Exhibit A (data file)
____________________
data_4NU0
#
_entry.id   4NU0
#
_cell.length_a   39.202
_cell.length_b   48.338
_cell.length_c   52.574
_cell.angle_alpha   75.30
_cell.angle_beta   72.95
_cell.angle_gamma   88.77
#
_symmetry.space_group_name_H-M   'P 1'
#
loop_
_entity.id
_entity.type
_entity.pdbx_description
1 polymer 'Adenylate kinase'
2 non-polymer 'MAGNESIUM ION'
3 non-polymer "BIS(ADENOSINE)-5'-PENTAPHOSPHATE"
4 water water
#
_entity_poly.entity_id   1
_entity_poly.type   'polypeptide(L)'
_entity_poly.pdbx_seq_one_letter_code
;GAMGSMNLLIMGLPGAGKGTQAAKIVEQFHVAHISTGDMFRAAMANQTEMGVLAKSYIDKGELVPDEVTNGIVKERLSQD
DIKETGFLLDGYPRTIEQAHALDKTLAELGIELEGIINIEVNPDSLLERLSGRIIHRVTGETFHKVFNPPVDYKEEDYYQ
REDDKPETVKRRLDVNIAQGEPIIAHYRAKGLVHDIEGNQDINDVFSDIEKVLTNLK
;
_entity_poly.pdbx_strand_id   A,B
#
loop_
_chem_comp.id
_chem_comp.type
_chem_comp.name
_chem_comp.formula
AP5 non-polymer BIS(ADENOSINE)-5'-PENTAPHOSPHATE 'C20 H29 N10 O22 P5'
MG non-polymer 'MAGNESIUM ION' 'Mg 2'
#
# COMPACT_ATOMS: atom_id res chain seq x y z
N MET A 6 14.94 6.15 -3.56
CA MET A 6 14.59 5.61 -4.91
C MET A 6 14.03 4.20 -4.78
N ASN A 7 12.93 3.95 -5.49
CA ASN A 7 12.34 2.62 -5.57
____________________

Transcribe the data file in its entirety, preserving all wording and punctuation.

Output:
data_4NU0
#
_entry.id   4NU0
#
_cell.length_a   39.202
_cell.length_b   48.338
_cell.length_c   52.574
_cell.angle_alpha   75.30
_cell.angle_beta   72.95
_cell.angle_gamma   88.77
#
_symmetry.space_group_name_H-M   'P 1'
#
loop_
_entity.id
_entity.type
_entity.pdbx_description
1 polymer 'Adenylate kinase'
2 non-polymer 'MAGNESIUM ION'
3 non-polymer "BIS(ADENOSINE)-5'-PENTAPHOSPHATE"
4 water water
#
_entity_poly.entity_id   1
_entity_poly.type   'polypeptide(L)'
_entity_poly.pdbx_seq_one_letter_code
;GAMGSMNLLIMGLPGAGKGTQAAKIVEQFHVAHISTGDMFRAAMANQTEMGVLAKSYIDKGELVPDEVTNGIVKERLSQD
DIKETGFLLDGYPRTIEQAHALDKTLAELGIELEGIINIEVNPDSLLERLSGRIIHRVTGETFHKVFNPPVDYKEEDYYQ
REDDKPETVKRRLDVNIAQGEPIIAHYRAKGLVHDIEGNQDINDVFSDIEKVLTNLK
;
_entity_poly.pdbx_strand_id   A,B
#
loop_
_chem_comp.id
_chem_comp.type
_chem_comp.name
_chem_comp.formula
AP5 non-polymer BIS(ADENOSINE)-5'-PENTAPHOSPHATE 'C20 H29 N10 O22 P5'
MG non-polymer 'MAGNESIUM ION' 'Mg 2'
#
# COMPACT_ATOMS: atom_id res chain seq x y z
N MET A 6 14.94 6.15 -3.56
CA MET A 6 14.59 5.61 -4.91
C MET A 6 14.03 4.20 -4.78
N ASN A 7 12.93 3.95 -5.49
CA ASN A 7 12.34 2.62 -5.57